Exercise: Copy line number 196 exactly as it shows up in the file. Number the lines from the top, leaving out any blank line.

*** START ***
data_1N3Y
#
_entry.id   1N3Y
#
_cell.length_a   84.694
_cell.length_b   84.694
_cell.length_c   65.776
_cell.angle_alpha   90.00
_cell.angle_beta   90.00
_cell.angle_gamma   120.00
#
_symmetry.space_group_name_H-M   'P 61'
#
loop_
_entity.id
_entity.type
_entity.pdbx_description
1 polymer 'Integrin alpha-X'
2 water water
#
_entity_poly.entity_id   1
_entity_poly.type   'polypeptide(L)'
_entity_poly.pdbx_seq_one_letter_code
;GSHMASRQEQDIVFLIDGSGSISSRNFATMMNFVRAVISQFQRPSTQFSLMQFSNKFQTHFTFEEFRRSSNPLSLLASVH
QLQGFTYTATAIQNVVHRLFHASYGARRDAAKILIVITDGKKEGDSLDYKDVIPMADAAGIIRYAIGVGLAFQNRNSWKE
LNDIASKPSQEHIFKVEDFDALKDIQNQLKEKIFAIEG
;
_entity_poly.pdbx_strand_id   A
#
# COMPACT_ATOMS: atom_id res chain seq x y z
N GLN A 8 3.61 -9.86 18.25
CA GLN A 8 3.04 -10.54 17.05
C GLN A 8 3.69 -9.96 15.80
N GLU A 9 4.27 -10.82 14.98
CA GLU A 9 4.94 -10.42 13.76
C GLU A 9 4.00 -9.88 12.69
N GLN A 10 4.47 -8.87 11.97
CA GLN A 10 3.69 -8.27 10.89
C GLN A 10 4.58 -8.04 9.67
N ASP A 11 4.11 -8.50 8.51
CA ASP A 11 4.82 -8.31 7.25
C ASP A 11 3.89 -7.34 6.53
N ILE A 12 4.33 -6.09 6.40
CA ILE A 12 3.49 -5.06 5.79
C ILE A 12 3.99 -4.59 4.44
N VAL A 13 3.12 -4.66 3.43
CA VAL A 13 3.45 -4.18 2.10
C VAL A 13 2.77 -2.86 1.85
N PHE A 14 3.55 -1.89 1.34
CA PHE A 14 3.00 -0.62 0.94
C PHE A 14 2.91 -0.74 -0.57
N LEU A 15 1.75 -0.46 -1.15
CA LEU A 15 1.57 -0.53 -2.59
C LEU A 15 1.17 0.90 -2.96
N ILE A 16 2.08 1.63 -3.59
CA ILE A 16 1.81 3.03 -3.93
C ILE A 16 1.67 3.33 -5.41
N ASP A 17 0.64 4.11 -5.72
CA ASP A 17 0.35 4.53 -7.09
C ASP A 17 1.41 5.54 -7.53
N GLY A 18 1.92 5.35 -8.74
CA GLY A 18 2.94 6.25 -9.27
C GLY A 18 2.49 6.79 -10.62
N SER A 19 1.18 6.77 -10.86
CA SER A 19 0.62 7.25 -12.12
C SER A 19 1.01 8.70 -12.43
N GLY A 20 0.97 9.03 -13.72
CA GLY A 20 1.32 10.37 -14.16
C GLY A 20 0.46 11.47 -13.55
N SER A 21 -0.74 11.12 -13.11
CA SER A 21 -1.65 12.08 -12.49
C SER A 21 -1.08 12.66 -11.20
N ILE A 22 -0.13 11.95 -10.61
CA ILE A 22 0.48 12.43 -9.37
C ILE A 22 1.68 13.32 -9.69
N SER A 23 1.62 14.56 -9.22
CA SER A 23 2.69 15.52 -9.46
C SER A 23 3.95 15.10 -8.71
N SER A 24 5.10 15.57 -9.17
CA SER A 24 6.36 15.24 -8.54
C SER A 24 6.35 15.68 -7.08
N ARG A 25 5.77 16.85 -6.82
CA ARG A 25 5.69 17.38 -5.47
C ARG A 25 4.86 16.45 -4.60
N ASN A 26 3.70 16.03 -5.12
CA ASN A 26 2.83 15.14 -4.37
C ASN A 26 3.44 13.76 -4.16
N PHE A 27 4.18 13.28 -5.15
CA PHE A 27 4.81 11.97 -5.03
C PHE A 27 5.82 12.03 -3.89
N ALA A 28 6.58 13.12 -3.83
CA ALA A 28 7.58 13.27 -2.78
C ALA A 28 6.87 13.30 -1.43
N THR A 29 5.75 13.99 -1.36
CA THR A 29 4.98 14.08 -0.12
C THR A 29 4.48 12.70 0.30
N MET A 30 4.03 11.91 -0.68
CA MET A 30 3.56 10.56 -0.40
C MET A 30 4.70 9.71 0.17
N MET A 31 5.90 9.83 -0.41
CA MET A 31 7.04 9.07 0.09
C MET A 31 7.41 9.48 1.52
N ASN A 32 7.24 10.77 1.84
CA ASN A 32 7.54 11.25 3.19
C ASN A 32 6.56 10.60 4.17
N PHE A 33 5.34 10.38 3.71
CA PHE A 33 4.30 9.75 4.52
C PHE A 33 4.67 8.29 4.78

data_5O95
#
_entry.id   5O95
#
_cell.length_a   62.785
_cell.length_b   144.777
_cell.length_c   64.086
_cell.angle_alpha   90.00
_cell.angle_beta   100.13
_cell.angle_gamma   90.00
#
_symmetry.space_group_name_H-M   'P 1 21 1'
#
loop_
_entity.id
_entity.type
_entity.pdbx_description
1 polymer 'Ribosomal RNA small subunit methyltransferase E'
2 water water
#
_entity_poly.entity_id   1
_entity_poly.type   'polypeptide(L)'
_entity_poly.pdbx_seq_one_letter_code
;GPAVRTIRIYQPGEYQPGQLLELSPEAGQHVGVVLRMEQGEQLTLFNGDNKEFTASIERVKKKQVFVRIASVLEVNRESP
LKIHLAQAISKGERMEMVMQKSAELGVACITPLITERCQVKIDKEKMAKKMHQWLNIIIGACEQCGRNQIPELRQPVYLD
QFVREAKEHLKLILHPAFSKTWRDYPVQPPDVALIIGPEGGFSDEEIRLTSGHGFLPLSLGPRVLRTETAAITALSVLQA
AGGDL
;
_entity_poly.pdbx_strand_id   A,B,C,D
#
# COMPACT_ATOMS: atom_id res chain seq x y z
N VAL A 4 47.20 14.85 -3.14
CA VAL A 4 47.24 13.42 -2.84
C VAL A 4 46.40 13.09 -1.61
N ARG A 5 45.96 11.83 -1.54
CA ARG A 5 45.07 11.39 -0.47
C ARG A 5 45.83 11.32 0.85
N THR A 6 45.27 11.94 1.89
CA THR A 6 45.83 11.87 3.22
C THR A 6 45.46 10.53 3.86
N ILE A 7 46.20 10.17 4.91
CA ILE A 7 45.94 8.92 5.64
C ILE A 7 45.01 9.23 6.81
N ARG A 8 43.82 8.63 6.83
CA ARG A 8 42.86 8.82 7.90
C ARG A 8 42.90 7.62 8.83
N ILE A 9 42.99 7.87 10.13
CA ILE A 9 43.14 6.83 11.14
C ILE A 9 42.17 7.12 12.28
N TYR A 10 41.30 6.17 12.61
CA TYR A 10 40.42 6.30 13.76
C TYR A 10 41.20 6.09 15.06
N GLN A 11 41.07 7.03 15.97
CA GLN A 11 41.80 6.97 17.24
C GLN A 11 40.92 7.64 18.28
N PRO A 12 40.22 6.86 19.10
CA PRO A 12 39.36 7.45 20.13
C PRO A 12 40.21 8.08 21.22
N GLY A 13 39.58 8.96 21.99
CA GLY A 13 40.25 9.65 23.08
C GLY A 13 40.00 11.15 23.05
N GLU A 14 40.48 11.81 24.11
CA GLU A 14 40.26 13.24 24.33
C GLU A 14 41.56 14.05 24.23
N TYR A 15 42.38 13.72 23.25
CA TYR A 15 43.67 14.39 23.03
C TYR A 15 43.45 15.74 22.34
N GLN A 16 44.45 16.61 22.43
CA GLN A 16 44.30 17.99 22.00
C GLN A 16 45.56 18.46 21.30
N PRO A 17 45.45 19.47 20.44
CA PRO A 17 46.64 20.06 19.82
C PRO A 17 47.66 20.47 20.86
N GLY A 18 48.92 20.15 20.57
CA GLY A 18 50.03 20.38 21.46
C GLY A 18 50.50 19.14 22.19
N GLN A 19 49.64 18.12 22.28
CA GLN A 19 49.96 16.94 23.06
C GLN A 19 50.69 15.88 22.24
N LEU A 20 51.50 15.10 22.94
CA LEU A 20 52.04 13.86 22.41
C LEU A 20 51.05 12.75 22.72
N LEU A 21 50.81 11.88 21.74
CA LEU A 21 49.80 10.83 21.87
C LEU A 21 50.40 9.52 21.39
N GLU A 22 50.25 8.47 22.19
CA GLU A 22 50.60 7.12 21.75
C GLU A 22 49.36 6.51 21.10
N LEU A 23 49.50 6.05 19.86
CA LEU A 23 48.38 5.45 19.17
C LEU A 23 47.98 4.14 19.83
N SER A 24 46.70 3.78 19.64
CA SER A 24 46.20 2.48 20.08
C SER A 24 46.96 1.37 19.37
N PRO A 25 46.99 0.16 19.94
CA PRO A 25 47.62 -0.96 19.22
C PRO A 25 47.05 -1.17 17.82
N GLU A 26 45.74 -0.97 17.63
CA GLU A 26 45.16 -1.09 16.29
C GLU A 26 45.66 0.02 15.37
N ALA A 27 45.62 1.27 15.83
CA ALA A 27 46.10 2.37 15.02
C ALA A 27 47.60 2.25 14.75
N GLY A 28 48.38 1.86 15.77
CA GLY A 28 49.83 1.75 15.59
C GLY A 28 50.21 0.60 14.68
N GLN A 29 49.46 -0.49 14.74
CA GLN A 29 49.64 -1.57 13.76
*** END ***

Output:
C GLU A 22 49.36 6.51 21.10